Indeed, he then also added:
“If you believe FUD all the time, you will also likely to be poor. Life is not easy.”
I know it's hard.
If you thought a fraudster is legit, you probably are already poor.
If you believe FUD all the time, you will also likely to be poor.
Life is not easy.
— CZ 🔶 Binance (@cz_binance) November 28, 2022
On the one hand, this outburst does not seem very reassuring, but on the other hand, it probably reveals a deep and accumulated frustration over time, as Binance continues to be attacked despite the fact that over time it has never shown any real weaknesses.
Then again, following the collapse of FTX, CZ himself had written that if an exchange has to move large amounts of cryptocurrency before or after showing its wallet addresses, it is a clear sign of trouble.
This earlier tweet was actually probably just a public negative propaganda message against other exchanges that a few weeks ago looked like they might end up like FTX. CZ is no stranger to such negative propaganda messages aimed at competitors.
The war of the exchanges
In November 2018, when Bitcoin’s price collapsed from around $6,000 to $3,000, the cause was the so-called hashwar between Bitcoin Cash and Bitcoin SV.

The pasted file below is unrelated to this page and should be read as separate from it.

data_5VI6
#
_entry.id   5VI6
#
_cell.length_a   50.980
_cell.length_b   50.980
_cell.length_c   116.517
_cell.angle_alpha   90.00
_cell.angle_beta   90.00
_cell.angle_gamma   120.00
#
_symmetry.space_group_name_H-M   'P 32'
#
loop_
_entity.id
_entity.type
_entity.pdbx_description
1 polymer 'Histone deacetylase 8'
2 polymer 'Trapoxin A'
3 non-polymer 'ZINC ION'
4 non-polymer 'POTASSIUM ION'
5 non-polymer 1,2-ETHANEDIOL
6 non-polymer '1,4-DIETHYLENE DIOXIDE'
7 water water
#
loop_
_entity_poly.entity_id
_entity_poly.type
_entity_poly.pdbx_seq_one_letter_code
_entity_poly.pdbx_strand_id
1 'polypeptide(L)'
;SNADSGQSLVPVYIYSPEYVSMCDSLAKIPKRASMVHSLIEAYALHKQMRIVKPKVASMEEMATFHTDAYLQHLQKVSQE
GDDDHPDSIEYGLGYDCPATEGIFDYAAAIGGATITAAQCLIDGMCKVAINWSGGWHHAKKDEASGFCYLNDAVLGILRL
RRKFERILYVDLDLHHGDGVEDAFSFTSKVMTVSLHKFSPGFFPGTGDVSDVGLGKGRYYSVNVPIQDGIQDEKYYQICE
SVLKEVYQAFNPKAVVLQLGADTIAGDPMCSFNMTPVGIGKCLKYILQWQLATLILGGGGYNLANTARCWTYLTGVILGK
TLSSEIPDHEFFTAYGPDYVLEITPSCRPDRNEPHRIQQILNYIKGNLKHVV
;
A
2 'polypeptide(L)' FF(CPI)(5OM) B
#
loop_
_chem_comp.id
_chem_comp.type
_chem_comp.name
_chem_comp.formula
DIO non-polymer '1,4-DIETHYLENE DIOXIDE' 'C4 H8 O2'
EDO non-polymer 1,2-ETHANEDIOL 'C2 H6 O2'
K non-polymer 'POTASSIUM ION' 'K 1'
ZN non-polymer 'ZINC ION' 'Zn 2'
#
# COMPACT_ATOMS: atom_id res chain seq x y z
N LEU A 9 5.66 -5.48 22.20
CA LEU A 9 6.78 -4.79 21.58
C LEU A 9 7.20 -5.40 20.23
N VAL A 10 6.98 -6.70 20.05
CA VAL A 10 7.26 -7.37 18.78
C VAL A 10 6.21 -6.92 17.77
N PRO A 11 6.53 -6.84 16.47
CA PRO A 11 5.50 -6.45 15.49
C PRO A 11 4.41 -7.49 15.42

Instead, the drop this November 2022 from about $20,000 to $15,500 was caused by the collapse of the FTX exchange, somehow triggered by Binance.
It seems that during the current bear market, and particularly in November of the year following the last big speculative bubble, another war is taking place, this time between crypto exchanges.
Truth be told, with the collapse of FTX, as well as other small exchanges, and the resilience of Binance and Crypto.com, this war may even have already ended.
Several exchanges, including Kraken, are attacking each other, probably because tempers are tense in the industry due to the implosion of revenues from last year’s boom.
At this time, however, there do not appear to be any other major exchanges on the verge of collapse, so in fact the war they are waging may have claimed only one major victim, FTX.
Then again, it is more than logical that there should be competition between competing companies, although should this competition instead result in open warfare of “all against all” the entire crypto market would suffer.